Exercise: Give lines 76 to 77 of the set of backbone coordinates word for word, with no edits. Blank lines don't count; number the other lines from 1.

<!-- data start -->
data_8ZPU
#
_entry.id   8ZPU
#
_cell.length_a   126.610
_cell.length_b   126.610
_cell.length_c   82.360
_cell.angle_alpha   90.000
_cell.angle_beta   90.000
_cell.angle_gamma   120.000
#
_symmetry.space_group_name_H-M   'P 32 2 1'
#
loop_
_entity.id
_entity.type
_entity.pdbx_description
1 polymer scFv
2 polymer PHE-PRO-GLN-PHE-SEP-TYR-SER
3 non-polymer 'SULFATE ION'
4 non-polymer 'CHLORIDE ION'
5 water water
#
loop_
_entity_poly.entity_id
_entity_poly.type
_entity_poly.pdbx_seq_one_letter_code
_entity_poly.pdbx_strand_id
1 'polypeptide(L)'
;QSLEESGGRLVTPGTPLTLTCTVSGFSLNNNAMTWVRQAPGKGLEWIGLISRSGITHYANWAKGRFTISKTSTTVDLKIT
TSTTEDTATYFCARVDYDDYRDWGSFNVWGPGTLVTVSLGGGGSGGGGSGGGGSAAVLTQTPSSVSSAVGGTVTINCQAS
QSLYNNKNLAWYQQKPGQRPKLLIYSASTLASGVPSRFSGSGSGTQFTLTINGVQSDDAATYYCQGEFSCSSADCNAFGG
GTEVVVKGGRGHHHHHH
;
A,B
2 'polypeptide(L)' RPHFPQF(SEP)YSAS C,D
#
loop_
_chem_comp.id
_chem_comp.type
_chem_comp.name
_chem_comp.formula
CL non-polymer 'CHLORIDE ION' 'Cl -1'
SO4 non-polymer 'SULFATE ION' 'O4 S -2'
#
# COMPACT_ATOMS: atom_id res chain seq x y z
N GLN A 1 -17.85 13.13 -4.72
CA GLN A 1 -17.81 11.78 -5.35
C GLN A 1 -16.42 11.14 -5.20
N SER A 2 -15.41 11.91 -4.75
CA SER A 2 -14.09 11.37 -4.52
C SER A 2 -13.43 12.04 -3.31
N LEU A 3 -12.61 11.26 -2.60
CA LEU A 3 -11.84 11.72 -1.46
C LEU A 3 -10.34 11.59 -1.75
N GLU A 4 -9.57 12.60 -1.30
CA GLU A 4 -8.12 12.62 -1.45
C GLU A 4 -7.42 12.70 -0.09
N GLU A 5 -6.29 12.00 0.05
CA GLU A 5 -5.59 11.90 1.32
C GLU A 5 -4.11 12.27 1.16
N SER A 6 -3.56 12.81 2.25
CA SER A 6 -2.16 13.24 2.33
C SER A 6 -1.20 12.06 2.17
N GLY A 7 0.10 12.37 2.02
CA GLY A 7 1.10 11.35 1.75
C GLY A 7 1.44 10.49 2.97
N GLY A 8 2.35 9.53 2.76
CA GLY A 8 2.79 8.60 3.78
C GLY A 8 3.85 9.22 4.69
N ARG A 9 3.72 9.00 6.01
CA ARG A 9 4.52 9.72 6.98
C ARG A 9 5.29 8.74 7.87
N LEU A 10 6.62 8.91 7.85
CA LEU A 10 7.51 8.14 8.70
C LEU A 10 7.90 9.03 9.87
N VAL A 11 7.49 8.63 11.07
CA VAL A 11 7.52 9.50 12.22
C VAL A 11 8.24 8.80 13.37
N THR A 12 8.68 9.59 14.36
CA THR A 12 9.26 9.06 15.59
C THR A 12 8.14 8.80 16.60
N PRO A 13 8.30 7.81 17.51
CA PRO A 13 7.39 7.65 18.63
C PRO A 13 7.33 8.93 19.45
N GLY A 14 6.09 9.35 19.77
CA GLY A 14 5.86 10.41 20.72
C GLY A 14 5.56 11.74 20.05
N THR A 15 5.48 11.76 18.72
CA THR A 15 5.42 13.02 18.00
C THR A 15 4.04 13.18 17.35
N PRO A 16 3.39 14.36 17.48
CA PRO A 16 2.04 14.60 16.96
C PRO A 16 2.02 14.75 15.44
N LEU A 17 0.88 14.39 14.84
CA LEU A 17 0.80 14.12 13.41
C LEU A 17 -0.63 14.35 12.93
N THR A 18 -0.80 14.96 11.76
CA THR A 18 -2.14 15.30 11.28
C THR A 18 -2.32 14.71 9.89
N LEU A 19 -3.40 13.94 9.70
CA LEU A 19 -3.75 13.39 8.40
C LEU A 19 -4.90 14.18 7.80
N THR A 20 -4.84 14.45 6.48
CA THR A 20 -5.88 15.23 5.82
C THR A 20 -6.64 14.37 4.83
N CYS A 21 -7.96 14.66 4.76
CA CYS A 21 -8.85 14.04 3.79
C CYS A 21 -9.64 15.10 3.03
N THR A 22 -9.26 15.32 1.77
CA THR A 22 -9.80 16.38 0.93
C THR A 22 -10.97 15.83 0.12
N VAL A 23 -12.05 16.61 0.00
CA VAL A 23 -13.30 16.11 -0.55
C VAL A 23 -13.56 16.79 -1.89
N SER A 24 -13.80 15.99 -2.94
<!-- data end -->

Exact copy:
C LEU A 10 7.90 9.03 9.87
N VAL A 11 7.49 8.63 11.07